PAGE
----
The Innocence of Oswald (2018) begins with President John F. Kennedy standing at the eastern portico of the United States Capitol on January 20, 1961. This is the moment when the second son of Joe and Rose Kennedy had hit the apex of his political career. As he addressed the nation, however, he asked not what could be done for him, he asked not what could be done for Americans. He asked every American to engage in a bit of soul searching designed to discover what each member of the citizenry can do for their country. This was Kennedy’s inauguration – sadly, his one and only inauguration.
One thousand days later, President Kennedy fell victim to the bullets of assassins. A coup d’etat had befallen America, and Lyndon B. Johnson was its new president.
We all hope that our best words can be seeds. There are many who took Kennedy’s words seriously in 1961. Others found their calling with the violent loss of their president. Randy Benson’s brilliant documentary The Searchers detailed those who found their calling simultaneously with America’s tragedy. John Barbour’s The American Media and the 2nd Assassination of President John Kennedy bitingly detailed the most egregious cases of manipulation by the mainstream media regarding the cover-up of the Kennedy assassination conspiracy, Researcher and author Gary Fannin worked with Barbour on the 2016 documentary. He has now produced, directed, and co-written his own documentary on the case. Fannin’s documentary project was based, in part, on his 2015 book The Innocence of Oswald: 50+ Years of Lies, Deception, & Deceit in the Murders of President John F. Kennedy & Officer J.D. Tippit.
The Innocence of Oswald is co-written by its narrator Tim Brennan, who exhibits the same tone and cadence of former NBC Meet the Press host Tim Russert. The former NBC host had a folksy intelligence that made him unique among D.C.’s elite presenters. Brennan does the same for a documentary that is so layered with angles, witnesses, histories, and potential theories that a newcomer could get lost. This is not to say that the film is confusing. Everyone who has ever taught, written about, studied or presented work on the case knows that this case is complex by nature.
Fannin nicely uses archival film footage along with newly produced interviews to wrap a story around the events. Many of the more emotional debates are touched on in Fannin’s film. He covers the president’s wounds, the South Knoll shooter theory, the Miami plot, Joseph Milteer, Richard Case Nagell, the Clint Murchison party of 11-21-63, Mauser vs Carcano, Oswald’s location in the TSBD, the Mac Wallace fingerprints, the motives of Jack Ruby, and much more.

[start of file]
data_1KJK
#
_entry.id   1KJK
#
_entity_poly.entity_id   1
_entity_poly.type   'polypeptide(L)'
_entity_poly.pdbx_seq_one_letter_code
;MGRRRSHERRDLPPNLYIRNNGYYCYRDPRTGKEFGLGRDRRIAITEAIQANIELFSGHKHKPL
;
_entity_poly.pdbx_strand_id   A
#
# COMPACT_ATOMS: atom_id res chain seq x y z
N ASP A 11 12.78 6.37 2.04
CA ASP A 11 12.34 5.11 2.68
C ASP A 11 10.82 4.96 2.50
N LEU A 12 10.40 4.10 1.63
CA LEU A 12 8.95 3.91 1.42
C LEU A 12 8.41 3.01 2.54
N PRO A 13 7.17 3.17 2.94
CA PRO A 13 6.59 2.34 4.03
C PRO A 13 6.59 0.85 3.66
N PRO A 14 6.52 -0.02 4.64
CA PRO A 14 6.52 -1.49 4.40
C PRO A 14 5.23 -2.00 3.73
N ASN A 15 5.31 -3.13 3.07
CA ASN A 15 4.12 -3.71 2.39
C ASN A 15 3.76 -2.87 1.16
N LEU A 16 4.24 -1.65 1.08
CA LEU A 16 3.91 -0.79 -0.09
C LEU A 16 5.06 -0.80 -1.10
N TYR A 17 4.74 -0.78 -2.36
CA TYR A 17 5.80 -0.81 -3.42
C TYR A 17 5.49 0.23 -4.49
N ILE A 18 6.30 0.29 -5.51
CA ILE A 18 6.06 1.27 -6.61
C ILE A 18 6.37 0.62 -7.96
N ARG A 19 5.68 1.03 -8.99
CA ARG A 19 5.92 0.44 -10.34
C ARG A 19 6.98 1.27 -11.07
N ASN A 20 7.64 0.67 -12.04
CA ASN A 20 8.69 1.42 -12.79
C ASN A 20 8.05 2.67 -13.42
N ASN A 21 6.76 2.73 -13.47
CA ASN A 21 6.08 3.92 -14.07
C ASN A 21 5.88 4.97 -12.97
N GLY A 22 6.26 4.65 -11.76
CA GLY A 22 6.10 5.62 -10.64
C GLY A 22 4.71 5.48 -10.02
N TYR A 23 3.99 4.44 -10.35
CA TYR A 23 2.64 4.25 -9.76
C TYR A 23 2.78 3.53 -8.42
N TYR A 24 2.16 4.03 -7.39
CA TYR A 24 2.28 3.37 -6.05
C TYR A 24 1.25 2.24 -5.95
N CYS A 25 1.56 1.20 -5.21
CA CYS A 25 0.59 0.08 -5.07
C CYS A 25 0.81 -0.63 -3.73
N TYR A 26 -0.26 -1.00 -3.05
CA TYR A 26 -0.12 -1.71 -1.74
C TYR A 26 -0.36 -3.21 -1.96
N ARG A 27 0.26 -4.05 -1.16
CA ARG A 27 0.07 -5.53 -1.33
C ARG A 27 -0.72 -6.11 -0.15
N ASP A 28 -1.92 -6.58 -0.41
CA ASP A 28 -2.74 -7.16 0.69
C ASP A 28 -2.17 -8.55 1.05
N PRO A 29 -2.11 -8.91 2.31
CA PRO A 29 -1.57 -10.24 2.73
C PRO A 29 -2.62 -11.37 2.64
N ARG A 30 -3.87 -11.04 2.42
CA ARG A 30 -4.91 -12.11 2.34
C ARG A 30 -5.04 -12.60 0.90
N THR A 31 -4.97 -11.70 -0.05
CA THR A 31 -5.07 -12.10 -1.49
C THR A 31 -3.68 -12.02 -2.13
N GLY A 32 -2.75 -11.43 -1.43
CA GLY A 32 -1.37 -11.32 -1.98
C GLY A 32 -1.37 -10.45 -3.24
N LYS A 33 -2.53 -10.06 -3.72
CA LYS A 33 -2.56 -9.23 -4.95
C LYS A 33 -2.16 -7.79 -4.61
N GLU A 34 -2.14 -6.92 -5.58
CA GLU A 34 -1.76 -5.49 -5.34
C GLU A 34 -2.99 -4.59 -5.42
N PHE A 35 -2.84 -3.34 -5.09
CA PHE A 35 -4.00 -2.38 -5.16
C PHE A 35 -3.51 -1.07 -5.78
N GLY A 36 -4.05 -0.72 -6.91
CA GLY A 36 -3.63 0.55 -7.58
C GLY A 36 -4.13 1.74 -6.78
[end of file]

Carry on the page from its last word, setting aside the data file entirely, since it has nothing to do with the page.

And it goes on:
The most effective segment of the documentary comes when Fannin tells the story of Ricky White and his father Roscoe. In 1982, son Ricky found a cache of items that convinced him that his father had been involved in the assassination. Since then, the Whites have worked exclusively with researcher Gary Shaw. Fannin believes it is very likely that White was the infamous “Badge Man” who fired from the grassy knoll. Fannin isn’t alone; at the last JFK assassination conference that he attended, Jim Marrs stated that he also believed White fired from the knoll. In a documentary that hits many plot points, this is the most compelling.
I often think that research communities over-lionize “witnesses” to an event. Quite often, the researchers are the voices who can best synthesize and present information. This is the case in The Innocence of Oswald, as well. Marshal Evans, Ed Tatro, Robert Groden, Barr McClellan, Dick Russell, and Chris Gallop are more compelling than the archival footage of the witnesses. Researchers tend to be natural storytellers. The above prove that. Their contributions to the project are strong.
Fannin is someone for whom this case has given an answer to Kennedy’s inaugural “ask.” He is a full-time researcher who enjoys making contact with professionals and hobbyists alike. He is as amiable as anyone in the community, and he is dedicated to sharing that information in search of the truth. This case is important to Fannin, and it remains a focus of his life.
Kennedy once said that the “word ‘secrecy’ is repugnant in a free and open society.” To allow freedom, we should support those who try to keep information public.
The Innocence of Oswald, the book and the film, are efforts that should be in your collection.
The Innocence of Oswald (book + DVD) can be purchased at Fannin’s site, The Innocence of Oswald.